Scale Lane Footbridge: A Unique Pedestrian Swing Bridge in Hull, England
Scale Lane Footbridge is an apostrophe-shaped pedestrian swing bridge that crosses the River Hull in Hull, East Riding of Yorkshire, England. The bridge, which was designed by McDowell+Benedetti and opened in 2013, connects Hull’s Old Town with The Deep, Hull’s award-winning aquarium.
The bridge is an engineering marvel that swings open to allow river traffic to pass through. It has two main spans that pivot on a central pier, creating an interesting apostrophe shape. The bridge is made of weathered steel and glass, giving it a sleek and modern look that blends well with the surrounding urban landscape.
One of the most unique features of the Scale Lane Footbridge is its swing mechanism. The bridge can rotate up to 45 degrees, allowing even the largest barges and boats to pass through. The swing mechanism is powered by hydraulic cylinders located in a control room underneath the central pier. It takes just a few minutes for the bridge to open and close, making it incredibly efficient and practical.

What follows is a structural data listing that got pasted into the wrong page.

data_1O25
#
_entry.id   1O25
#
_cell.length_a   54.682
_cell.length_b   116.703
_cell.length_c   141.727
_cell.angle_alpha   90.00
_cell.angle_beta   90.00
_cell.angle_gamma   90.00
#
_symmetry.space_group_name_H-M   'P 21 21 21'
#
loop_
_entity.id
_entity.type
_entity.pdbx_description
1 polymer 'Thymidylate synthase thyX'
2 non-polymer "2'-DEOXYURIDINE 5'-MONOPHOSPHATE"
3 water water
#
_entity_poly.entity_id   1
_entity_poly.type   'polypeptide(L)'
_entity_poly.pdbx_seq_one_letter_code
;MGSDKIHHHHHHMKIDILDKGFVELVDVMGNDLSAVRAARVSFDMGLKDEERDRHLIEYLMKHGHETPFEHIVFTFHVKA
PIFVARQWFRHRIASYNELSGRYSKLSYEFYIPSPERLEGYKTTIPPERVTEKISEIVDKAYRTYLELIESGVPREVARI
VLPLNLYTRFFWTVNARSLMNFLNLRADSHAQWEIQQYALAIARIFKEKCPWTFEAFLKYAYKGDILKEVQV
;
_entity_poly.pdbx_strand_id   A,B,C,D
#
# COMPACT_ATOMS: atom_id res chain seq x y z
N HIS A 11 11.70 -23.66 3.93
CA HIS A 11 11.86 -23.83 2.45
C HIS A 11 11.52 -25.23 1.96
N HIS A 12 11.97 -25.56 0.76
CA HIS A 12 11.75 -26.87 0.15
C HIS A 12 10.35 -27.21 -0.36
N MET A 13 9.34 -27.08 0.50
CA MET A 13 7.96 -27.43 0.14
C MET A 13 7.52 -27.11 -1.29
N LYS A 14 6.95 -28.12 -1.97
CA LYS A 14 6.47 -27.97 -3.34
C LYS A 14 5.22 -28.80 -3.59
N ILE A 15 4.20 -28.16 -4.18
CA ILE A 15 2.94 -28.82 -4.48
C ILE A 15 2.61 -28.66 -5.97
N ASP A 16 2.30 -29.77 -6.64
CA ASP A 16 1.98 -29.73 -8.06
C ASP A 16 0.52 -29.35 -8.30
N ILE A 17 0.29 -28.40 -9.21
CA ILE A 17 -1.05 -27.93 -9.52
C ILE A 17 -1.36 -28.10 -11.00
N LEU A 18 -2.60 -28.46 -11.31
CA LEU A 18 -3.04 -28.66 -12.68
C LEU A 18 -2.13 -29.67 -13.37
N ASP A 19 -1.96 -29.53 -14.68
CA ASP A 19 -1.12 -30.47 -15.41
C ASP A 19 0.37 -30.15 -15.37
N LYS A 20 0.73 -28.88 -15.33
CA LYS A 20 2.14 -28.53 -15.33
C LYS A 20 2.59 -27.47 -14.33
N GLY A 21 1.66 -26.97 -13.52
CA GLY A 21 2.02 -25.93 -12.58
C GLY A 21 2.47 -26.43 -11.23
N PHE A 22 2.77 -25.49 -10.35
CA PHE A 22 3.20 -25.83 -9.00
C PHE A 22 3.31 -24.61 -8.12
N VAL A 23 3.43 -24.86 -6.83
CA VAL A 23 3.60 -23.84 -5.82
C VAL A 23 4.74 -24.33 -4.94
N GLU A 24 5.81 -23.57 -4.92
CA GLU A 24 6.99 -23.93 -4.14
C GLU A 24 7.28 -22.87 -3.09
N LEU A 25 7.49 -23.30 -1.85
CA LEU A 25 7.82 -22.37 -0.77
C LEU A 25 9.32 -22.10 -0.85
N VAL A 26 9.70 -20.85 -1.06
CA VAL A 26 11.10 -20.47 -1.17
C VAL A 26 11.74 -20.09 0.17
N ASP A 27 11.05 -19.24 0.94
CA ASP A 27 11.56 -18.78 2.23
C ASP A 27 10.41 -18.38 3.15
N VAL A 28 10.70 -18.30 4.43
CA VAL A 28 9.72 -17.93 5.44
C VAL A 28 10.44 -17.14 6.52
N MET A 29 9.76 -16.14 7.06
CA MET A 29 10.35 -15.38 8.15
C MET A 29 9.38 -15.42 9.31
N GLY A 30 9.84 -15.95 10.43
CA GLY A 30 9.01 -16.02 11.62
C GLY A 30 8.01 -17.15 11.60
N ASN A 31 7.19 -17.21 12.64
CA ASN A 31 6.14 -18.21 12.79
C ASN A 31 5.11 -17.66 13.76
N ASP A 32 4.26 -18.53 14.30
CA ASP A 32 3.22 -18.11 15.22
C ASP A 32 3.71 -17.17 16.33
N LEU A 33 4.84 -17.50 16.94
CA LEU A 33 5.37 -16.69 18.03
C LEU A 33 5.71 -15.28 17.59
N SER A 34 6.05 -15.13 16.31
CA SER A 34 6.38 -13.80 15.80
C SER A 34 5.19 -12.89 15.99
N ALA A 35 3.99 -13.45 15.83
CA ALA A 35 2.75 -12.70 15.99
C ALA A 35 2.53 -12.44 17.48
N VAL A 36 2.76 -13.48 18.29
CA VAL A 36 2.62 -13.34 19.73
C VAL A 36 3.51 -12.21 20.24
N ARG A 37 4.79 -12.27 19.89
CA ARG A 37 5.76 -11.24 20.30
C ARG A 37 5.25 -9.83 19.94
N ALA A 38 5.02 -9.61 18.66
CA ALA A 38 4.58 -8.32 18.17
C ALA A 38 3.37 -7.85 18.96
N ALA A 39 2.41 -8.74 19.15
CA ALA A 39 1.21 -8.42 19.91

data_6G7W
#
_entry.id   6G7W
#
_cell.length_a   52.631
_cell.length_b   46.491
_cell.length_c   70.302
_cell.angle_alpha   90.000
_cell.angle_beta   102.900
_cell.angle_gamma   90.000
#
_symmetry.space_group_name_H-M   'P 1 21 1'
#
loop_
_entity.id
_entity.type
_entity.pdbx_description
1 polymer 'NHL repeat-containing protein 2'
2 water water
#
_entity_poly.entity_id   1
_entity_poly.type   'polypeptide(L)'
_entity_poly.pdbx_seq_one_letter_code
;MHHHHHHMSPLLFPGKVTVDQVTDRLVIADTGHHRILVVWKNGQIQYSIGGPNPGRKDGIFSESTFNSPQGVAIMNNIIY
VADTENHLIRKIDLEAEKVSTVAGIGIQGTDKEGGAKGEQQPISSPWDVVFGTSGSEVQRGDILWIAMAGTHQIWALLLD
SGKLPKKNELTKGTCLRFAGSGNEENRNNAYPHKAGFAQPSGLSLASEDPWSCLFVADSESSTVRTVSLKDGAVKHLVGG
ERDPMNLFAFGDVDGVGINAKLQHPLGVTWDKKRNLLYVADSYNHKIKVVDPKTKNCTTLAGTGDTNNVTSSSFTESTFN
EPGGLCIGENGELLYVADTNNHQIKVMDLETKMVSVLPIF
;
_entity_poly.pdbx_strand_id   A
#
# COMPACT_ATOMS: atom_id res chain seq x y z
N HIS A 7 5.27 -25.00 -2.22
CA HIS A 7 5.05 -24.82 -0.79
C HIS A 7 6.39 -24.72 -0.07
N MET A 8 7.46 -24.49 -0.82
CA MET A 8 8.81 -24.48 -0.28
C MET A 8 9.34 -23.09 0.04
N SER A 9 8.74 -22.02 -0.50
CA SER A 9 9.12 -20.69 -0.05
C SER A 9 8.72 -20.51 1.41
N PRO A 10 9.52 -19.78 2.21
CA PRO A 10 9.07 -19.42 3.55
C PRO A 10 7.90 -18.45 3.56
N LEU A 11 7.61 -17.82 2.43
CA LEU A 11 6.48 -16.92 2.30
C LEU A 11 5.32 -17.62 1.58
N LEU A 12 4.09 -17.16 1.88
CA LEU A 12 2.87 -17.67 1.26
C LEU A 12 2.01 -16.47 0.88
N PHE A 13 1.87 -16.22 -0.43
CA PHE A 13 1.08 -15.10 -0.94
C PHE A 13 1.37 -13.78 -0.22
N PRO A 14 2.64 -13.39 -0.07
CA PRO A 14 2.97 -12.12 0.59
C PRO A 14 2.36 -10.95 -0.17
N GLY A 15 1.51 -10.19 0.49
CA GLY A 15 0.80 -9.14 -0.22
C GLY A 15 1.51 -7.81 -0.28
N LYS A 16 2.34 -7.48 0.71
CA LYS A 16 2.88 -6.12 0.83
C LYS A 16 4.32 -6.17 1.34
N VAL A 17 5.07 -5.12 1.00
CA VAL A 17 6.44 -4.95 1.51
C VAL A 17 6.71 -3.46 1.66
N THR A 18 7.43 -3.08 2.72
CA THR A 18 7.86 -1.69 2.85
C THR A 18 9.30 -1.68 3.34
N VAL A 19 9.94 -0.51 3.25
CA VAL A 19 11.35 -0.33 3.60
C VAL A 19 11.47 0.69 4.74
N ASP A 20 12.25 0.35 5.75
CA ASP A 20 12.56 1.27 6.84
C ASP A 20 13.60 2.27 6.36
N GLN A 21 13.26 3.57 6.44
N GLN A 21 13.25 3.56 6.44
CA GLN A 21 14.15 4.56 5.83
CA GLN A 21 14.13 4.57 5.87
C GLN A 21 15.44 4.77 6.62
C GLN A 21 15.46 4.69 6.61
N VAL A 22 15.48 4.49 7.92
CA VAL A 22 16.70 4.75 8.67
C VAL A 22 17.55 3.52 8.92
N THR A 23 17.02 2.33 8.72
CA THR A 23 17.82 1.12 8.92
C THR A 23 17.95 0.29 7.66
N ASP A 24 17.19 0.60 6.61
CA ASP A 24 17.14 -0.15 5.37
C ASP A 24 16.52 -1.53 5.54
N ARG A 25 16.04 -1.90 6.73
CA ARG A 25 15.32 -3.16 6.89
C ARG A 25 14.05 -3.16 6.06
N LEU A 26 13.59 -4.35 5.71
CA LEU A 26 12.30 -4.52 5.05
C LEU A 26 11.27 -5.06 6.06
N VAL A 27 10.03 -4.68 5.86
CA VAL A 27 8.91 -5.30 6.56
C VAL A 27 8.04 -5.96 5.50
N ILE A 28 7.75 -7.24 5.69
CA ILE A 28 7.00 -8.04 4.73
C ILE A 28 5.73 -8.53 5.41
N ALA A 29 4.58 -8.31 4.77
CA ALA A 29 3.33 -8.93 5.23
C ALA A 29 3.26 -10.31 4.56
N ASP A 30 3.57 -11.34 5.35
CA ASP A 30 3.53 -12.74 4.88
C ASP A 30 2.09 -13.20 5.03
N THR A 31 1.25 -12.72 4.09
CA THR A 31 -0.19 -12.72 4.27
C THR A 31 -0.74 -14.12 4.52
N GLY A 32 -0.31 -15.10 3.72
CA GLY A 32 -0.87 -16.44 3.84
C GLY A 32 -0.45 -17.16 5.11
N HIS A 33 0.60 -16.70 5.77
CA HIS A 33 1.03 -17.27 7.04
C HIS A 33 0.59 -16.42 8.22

Another interesting aspect of the footbridge is its lighting. The bridge is illuminated at night by a series of LED lights, creating a stunning visual effect that has become a popular tourist attraction. The lights change color depending on the time of day, with blue hues during the day, and pink and purple shades at night.
The Scale Lane Footbridge is not only an engineering marvel, but also an important part of Hull’s cultural heritage. The city has a long history of bridge building, with the first bridge over the River Hull dating back to the 12th century. The Scale Lane Footbridge, therefore, is a modern tribute to Hull’s rich bridge-building tradition.
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